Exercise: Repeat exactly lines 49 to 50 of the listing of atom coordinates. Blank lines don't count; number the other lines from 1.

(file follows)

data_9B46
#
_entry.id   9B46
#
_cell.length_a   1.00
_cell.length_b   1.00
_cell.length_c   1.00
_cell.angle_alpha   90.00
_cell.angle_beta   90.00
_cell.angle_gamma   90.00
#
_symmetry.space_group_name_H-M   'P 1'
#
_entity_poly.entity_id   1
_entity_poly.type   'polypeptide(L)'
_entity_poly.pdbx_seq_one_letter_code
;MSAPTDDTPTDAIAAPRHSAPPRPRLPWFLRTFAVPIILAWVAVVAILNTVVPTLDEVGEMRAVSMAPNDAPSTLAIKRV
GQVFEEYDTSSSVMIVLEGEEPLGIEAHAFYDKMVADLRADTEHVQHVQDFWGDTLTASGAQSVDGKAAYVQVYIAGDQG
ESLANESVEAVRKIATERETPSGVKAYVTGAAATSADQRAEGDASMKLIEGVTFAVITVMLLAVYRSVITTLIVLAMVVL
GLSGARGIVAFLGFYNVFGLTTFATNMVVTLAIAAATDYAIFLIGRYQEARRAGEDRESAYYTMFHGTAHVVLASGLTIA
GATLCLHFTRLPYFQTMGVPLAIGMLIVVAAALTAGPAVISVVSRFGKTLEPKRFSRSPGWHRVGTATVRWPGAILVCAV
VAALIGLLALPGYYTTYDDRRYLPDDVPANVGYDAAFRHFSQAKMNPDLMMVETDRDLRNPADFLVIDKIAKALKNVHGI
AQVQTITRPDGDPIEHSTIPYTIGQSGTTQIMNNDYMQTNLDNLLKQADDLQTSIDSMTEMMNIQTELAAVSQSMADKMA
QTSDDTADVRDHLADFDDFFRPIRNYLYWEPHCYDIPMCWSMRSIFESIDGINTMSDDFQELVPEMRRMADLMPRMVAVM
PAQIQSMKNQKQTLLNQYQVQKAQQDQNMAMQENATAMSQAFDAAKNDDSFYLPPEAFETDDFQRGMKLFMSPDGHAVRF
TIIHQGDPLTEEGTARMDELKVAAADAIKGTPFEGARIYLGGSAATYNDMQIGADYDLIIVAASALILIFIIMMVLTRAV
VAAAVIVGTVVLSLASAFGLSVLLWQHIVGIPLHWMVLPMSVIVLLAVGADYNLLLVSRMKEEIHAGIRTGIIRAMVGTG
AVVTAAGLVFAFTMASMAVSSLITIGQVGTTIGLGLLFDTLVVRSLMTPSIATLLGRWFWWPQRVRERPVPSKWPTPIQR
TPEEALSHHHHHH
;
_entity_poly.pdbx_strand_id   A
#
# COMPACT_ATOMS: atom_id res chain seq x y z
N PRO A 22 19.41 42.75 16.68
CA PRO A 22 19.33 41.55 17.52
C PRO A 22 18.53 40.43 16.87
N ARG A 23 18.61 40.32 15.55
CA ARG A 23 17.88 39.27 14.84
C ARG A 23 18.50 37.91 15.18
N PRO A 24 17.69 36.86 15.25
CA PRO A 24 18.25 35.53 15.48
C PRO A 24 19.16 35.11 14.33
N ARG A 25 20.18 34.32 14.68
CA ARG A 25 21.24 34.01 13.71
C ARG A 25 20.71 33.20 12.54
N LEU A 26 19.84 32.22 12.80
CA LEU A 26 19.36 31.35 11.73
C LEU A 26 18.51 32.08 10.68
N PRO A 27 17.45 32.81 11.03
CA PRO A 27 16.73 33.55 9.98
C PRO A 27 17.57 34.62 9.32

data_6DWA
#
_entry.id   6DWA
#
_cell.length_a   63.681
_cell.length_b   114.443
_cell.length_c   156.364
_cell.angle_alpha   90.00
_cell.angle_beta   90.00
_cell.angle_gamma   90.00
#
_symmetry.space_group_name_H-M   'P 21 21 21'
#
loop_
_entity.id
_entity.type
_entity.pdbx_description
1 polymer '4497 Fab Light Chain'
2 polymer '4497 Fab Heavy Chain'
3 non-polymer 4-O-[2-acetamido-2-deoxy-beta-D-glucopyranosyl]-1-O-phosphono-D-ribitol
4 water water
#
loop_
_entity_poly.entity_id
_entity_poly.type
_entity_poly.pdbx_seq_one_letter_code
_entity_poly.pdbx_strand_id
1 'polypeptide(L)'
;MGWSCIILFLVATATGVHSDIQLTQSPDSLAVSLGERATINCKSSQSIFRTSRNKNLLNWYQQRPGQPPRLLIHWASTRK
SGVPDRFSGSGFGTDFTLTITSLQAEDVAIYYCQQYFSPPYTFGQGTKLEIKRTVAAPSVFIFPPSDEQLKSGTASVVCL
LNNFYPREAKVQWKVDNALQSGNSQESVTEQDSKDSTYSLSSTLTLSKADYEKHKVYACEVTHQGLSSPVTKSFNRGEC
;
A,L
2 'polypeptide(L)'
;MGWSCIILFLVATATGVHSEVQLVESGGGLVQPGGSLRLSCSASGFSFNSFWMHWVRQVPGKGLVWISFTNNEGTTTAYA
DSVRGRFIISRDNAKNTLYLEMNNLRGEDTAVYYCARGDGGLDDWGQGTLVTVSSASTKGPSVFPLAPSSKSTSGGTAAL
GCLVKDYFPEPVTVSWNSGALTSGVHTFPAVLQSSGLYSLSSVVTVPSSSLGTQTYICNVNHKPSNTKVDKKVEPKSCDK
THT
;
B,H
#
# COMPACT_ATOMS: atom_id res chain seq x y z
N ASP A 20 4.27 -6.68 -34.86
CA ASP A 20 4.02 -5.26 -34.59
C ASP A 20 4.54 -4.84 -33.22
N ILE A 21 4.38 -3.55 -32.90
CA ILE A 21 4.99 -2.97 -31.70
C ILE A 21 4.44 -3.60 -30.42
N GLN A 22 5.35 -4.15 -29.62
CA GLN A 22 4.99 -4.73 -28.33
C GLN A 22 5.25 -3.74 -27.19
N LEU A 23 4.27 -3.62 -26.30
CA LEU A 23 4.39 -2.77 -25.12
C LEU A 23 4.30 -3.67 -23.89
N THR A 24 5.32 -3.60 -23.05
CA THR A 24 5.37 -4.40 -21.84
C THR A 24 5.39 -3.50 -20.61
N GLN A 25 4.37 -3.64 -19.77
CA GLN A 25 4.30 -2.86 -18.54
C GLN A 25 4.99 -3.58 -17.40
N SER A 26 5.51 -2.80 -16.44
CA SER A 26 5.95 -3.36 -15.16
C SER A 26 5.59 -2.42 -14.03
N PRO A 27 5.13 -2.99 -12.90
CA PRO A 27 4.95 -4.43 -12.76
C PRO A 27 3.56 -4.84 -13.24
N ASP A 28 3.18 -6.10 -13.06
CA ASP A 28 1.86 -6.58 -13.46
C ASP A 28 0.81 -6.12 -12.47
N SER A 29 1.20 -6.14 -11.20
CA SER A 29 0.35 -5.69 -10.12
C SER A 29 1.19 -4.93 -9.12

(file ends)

N PRO A 27 17.45 32.81 11.03
CA PRO A 27 16.73 33.55 9.98